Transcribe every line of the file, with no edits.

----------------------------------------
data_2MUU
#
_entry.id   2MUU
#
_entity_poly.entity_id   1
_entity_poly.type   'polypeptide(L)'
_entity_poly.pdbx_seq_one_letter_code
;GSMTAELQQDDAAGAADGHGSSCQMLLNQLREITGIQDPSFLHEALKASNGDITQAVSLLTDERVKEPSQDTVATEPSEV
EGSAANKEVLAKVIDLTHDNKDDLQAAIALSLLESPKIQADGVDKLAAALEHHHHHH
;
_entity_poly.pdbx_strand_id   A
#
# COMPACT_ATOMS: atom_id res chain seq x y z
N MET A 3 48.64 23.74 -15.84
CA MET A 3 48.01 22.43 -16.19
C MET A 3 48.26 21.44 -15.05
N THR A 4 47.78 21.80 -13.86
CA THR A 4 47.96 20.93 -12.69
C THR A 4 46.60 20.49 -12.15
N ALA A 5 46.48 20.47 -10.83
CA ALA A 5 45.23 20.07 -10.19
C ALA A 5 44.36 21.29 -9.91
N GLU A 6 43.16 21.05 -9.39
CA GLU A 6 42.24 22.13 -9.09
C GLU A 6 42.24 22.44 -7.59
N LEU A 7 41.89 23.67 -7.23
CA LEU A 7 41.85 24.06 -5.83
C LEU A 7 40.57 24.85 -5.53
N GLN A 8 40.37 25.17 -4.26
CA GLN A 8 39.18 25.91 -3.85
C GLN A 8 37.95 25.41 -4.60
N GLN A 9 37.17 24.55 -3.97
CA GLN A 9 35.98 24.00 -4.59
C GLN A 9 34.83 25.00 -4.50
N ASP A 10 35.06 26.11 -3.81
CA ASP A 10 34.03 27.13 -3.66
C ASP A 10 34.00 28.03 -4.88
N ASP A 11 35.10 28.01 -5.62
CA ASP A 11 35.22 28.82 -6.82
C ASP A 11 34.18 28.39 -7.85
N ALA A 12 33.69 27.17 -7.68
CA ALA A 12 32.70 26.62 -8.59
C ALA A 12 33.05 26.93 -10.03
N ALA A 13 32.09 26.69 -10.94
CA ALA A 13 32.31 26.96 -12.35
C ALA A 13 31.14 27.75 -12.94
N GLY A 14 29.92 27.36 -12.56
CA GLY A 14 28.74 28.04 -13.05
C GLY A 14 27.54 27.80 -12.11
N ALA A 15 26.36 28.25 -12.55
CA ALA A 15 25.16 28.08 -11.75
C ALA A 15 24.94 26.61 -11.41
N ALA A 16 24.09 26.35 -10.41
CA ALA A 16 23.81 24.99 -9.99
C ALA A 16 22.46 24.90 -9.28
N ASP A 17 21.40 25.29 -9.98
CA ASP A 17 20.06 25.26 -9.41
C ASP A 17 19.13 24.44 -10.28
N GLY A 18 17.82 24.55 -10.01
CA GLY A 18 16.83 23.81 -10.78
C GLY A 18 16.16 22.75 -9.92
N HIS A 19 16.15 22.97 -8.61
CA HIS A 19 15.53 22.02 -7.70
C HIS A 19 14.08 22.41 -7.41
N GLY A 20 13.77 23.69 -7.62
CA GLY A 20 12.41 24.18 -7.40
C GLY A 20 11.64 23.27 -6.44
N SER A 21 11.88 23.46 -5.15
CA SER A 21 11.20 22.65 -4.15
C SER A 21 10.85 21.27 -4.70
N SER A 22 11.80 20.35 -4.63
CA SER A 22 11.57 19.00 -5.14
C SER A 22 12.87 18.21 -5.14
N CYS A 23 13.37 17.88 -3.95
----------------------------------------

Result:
data_2MUU
#
_entry.id   2MUU
#
_entity_poly.entity_id   1
_entity_poly.type   'polypeptide(L)'
_entity_poly.pdbx_seq_one_letter_code
;GSMTAELQQDDAAGAADGHGSSCQMLLNQLREITGIQDPSFLHEALKASNGDITQAVSLLTDERVKEPSQDTVATEPSEV
EGSAANKEVLAKVIDLTHDNKDDLQAAIALSLLESPKIQADGVDKLAAALEHHHHHH
;
_entity_poly.pdbx_strand_id   A
#
# COMPACT_ATOMS: atom_id res chain seq x y z
N MET A 3 48.64 23.74 -15.84
CA MET A 3 48.01 22.43 -16.19
C MET A 3 48.26 21.44 -15.05
N THR A 4 47.78 21.80 -13.86
CA THR A 4 47.96 20.93 -12.69
C THR A 4 46.60 20.49 -12.15
N ALA A 5 46.48 20.47 -10.83
CA ALA A 5 45.23 20.07 -10.19
C ALA A 5 44.36 21.29 -9.91
N GLU A 6 43.16 21.05 -9.39
CA GLU A 6 42.24 22.13 -9.09
C GLU A 6 42.24 22.44 -7.59
N LEU A 7 41.89 23.67 -7.23
CA LEU A 7 41.85 24.06 -5.83
C LEU A 7 40.57 24.85 -5.53
N GLN A 8 40.37 25.17 -4.26
CA GLN A 8 39.18 25.91 -3.85
C GLN A 8 37.95 25.41 -4.60
N GLN A 9 37.17 24.55 -3.97
CA GLN A 9 35.98 24.00 -4.59
C GLN A 9 34.83 25.00 -4.50
N ASP A 10 35.06 26.11 -3.81
CA ASP A 10 34.03 27.13 -3.66
C ASP A 10 34.00 28.03 -4.88
N ASP A 11 35.10 28.01 -5.62
CA ASP A 11 35.22 28.82 -6.82
C ASP A 11 34.18 28.39 -7.85
N ALA A 12 33.69 27.17 -7.68
CA ALA A 12 32.70 26.62 -8.59
C ALA A 12 33.05 26.93 -10.03
N ALA A 13 32.09 26.69 -10.94
CA ALA A 13 32.31 26.96 -12.35
C ALA A 13 31.14 27.75 -12.94
N GLY A 14 29.92 27.36 -12.56
CA GLY A 14 28.74 28.04 -13.05
C GLY A 14 27.54 27.80 -12.11
N ALA A 15 26.36 28.25 -12.55
CA ALA A 15 25.16 28.08 -11.75
C ALA A 15 24.94 26.61 -11.41
N ALA A 16 24.09 26.35 -10.41
CA ALA A 16 23.81 24.99 -9.99
C ALA A 16 22.46 24.90 -9.28
N ASP A 17 21.40 25.29 -9.98
CA ASP A 17 20.06 25.26 -9.41
C ASP A 17 19.13 24.44 -10.28
N GLY A 18 17.82 24.55 -10.01
CA GLY A 18 16.83 23.81 -10.78
C GLY A 18 16.16 22.75 -9.92
N HIS A 19 16.15 22.97 -8.61
CA HIS A 19 15.53 22.02 -7.70
C HIS A 19 14.08 22.41 -7.41
N GLY A 20 13.77 23.69 -7.62
CA GLY A 20 12.41 24.18 -7.40
C GLY A 20 11.64 23.27 -6.44
N SER A 21 11.88 23.46 -5.15
CA SER A 21 11.20 22.65 -4.15
C SER A 21 10.85 21.27 -4.70
N SER A 22 11.80 20.35 -4.63
CA SER A 22 11.57 19.00 -5.14
C SER A 22 12.87 18.21 -5.14
N CYS A 23 13.37 17.88 -3.95